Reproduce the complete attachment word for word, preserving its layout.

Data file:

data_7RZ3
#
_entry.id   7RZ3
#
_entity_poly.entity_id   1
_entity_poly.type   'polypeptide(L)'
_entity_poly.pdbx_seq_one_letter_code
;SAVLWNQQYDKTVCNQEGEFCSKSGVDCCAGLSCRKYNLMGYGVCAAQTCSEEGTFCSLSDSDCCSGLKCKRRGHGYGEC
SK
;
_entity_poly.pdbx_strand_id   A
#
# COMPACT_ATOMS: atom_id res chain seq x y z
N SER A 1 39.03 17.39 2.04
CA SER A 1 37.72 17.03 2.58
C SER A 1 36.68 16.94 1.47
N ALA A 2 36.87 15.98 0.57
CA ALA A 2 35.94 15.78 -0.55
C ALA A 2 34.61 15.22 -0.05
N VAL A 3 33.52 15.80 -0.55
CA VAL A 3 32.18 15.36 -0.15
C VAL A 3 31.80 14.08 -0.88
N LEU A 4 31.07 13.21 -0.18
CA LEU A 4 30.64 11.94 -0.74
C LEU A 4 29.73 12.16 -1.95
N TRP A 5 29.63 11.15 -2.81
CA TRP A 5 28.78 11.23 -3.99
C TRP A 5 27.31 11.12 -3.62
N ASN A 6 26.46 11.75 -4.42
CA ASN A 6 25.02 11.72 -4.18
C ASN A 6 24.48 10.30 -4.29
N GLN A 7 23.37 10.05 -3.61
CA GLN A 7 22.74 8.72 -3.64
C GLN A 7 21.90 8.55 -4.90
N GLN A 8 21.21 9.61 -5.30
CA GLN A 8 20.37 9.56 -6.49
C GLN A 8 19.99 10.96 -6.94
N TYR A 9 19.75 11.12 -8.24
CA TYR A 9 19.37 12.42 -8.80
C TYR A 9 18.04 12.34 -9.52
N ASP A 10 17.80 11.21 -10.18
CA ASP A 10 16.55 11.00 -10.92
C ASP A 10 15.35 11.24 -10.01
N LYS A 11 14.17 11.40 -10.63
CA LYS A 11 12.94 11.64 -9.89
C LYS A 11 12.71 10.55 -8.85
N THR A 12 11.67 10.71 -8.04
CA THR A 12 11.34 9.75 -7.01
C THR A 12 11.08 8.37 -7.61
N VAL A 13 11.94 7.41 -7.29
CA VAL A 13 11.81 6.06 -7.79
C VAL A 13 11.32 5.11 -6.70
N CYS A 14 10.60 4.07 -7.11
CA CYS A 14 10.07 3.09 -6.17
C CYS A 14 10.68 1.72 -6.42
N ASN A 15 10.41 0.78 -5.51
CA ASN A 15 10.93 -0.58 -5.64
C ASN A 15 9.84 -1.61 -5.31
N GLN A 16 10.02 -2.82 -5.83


data_7RZ3
#
_entry.id   7RZ3
#
_entity_poly.entity_id   1
_entity_poly.type   'polypeptide(L)'
_entity_poly.pdbx_seq_one_letter_code
;SAVLWNQQYDKTVCNQEGEFCSKSGVDCCAGLSCRKYNLMGYGVCAAQTCSEEGTFCSLSDSDCCSGLKCKRRGHGYGEC
SK
;
_entity_poly.pdbx_strand_id   A
#
# COMPACT_ATOMS: atom_id res chain seq x y z
N SER A 1 39.03 17.39 2.04
CA SER A 1 37.72 17.03 2.58
C SER A 1 36.68 16.94 1.47
N ALA A 2 36.87 15.98 0.57
CA ALA A 2 35.94 15.78 -0.55
C ALA A 2 34.61 15.22 -0.05
N VAL A 3 33.52 15.80 -0.55
CA VAL A 3 32.18 15.36 -0.15
C VAL A 3 31.80 14.08 -0.88
N LEU A 4 31.07 13.21 -0.18
CA LEU A 4 30.64 11.94 -0.74
C LEU A 4 29.73 12.16 -1.95
N TRP A 5 29.63 11.15 -2.81
CA TRP A 5 28.78 11.23 -3.99
C TRP A 5 27.31 11.12 -3.62
N ASN A 6 26.46 11.75 -4.42
CA ASN A 6 25.02 11.72 -4.18
C ASN A 6 24.48 10.30 -4.29
N GLN A 7 23.37 10.05 -3.61
CA GLN A 7 22.74 8.72 -3.64
C GLN A 7 21.90 8.55 -4.90
N GLN A 8 21.21 9.61 -5.30
CA GLN A 8 20.37 9.56 -6.49
C GLN A 8 19.99 10.96 -6.94
N TYR A 9 19.75 11.12 -8.24
CA TYR A 9 19.37 12.42 -8.80
C TYR A 9 18.04 12.34 -9.52
N ASP A 10 17.80 11.21 -10.18
CA ASP A 10 16.55 11.00 -10.92
C ASP A 10 15.35 11.24 -10.01
N LYS A 11 14.17 11.40 -10.63
CA LYS A 11 12.94 11.64 -9.89
C LYS A 11 12.71 10.55 -8.85
N THR A 12 11.67 10.71 -8.04
CA THR A 12 11.34 9.75 -7.01
C THR A 12 11.08 8.37 -7.61
N VAL A 13 11.94 7.41 -7.29
CA VAL A 13 11.81 6.06 -7.79
C VAL A 13 11.32 5.11 -6.70
N CYS A 14 10.60 4.07 -7.11
CA CYS A 14 10.07 3.09 -6.17
C CYS A 14 10.68 1.72 -6.42
N ASN A 15 10.41 0.78 -5.51
CA ASN A 15 10.93 -0.58 -5.64
C ASN A 15 9.84 -1.61 -5.31
N GLN A 16 10.02 -2.82 -5.83